When Nellie Hayes started in agricultural college twenty years ago, there were three women and 80 men on the course.
The industry was dominated by men, and women were a rarity both on the land and in businesses serving agriculture like rural real estate.
Now, she say, it’s very different. She is Director/Sales and marketing for Ray White/Rural in Glen Innes which specialises in rural property.
She went to agricultural college in Orange because she was immersed in the industry, having grown up on a property with cattle and sheep.
Once men saw that she knew what she was talking about, she says, they respected her. A few women in the industry then became more, and now a female presence is unremarkable.
She has two daughters and she thinks there should be no career from which they should feel excluded.
According to her company, there has been a trend. “You might expect the rural property game to be dominated by men,” said Lyndsey Douglas, head of innovation at Ray White.
You might expect the rural property game to be dominated by men. After all, traditionally stock and station agents have been men. But today, our national rural network is made up of slightly more women than men.Lyndsey Douglas, head of innovation at Ray White.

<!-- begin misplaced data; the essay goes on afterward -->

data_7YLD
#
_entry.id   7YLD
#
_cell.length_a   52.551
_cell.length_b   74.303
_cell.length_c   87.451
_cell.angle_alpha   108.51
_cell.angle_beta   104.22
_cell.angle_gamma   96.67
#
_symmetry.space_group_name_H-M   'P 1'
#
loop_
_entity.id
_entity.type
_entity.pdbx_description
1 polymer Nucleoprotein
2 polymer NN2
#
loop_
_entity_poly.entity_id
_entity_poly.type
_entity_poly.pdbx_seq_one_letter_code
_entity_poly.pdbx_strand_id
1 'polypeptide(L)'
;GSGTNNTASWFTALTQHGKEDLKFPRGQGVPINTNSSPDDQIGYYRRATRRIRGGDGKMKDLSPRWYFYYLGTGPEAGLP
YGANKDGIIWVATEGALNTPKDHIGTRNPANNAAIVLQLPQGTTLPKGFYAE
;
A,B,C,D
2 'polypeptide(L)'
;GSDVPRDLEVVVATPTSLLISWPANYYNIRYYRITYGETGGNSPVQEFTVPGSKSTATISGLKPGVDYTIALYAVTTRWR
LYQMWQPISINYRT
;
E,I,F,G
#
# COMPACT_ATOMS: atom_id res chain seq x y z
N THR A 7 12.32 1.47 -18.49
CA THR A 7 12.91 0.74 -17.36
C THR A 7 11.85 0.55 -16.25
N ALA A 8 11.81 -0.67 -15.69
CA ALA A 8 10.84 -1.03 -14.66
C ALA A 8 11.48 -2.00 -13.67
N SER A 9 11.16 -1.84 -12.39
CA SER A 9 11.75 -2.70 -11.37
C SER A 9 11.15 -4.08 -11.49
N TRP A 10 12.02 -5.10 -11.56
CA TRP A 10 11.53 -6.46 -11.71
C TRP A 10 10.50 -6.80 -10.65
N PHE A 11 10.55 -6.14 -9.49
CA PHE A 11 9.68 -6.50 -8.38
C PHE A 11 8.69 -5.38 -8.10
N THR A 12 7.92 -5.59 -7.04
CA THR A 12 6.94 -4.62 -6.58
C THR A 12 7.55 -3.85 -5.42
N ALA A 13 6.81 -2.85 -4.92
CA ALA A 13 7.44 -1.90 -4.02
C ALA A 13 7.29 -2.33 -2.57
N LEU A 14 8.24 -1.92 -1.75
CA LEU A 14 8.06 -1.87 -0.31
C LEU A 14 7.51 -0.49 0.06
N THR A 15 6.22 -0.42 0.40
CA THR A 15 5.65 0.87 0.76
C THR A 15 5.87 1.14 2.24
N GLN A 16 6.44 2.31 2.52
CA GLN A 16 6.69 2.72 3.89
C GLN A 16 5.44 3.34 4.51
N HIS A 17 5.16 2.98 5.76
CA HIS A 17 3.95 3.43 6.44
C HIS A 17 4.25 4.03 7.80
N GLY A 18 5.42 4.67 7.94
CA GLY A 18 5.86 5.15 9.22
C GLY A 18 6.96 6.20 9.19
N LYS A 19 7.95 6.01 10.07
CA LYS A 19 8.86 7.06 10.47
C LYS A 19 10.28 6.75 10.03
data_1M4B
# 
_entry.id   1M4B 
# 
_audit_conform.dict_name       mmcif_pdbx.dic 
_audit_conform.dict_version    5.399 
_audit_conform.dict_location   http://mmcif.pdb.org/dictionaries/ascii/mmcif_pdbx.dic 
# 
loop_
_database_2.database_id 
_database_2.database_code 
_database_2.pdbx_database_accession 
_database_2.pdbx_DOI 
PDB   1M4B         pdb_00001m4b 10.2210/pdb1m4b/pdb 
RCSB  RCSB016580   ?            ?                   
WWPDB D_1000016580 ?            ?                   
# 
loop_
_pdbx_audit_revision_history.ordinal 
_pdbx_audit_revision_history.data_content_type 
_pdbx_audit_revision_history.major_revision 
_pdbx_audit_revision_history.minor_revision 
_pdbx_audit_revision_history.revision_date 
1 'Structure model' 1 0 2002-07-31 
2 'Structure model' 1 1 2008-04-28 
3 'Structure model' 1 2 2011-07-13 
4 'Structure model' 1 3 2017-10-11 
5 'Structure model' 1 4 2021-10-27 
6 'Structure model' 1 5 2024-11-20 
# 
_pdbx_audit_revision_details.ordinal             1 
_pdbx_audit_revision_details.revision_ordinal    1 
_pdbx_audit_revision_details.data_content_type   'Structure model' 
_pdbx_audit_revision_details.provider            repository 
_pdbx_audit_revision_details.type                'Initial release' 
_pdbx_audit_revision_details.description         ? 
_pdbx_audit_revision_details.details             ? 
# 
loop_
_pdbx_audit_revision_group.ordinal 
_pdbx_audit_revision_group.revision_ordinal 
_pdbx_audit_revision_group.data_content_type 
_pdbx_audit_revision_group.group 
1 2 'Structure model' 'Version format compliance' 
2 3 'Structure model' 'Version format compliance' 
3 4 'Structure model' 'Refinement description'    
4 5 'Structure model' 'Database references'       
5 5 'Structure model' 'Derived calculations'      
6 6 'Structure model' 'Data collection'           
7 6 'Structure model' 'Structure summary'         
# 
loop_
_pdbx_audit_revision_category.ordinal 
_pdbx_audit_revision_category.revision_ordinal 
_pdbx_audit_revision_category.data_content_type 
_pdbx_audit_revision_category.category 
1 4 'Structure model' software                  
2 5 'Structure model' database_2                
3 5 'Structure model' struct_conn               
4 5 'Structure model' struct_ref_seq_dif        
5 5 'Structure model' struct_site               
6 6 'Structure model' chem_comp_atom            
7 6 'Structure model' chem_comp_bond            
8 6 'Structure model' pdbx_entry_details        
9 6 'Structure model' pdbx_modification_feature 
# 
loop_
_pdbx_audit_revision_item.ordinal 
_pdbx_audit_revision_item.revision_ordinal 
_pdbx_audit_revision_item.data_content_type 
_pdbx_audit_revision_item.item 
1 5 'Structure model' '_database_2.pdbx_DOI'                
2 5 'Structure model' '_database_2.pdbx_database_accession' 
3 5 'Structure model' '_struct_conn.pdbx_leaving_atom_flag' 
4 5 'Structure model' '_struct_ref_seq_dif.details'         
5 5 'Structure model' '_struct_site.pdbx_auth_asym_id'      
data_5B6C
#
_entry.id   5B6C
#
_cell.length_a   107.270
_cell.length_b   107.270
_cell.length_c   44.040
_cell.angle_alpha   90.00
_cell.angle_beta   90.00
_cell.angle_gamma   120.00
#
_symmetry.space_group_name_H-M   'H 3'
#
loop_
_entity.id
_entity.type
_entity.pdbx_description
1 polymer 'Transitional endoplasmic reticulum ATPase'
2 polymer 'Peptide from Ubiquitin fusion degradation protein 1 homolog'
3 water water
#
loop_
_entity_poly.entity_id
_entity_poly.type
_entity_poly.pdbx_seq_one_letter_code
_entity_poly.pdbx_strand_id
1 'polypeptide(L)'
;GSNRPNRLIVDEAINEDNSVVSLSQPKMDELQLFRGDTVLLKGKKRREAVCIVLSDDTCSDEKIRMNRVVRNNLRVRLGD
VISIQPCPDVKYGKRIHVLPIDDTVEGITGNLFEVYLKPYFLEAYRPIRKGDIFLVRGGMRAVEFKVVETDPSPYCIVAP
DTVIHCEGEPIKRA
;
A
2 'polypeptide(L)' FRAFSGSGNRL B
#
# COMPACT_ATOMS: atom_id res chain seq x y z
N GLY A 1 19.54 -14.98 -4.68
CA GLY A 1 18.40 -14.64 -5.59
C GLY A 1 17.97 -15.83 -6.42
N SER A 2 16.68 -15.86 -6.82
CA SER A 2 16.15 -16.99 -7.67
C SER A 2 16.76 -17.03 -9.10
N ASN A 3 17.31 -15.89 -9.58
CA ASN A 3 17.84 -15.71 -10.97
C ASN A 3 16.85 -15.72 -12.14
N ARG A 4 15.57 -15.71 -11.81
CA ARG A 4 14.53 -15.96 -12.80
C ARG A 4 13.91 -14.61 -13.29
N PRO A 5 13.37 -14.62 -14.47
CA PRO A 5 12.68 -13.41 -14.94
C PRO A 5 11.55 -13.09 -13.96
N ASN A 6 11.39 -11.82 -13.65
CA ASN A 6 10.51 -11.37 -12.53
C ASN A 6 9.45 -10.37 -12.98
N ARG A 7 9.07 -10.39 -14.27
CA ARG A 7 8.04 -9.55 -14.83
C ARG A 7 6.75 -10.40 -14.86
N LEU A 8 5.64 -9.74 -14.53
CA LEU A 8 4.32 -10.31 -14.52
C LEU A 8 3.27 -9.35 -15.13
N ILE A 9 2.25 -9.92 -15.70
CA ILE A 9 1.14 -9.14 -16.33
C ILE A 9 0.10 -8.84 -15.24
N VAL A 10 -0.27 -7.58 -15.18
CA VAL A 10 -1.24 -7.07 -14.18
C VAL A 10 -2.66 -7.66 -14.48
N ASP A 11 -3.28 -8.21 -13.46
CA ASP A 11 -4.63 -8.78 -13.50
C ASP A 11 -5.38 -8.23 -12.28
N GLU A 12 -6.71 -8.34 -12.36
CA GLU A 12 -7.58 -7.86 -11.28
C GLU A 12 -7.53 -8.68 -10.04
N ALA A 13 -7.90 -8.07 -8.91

“But today, our national rural network is made up of slightly more women than men. And not just in back office and critical support roles, but in business ownership and as top-ranked sales people.”
She said that across Australia, 31 per cent of the offices in Ray White Rural were owned by women. On top of that, women dominated top client reviews and three of the top five sales performers were female.
The chief executive of Ray White Rural and Livestock, Stephen Nell, said: “Eight of the top ten of our highest rated rural agents by clients are women”.
One female real estate agent said that women offered a different style of marketing – they were more human, with more interaction and “caring” with both sellers and buyers.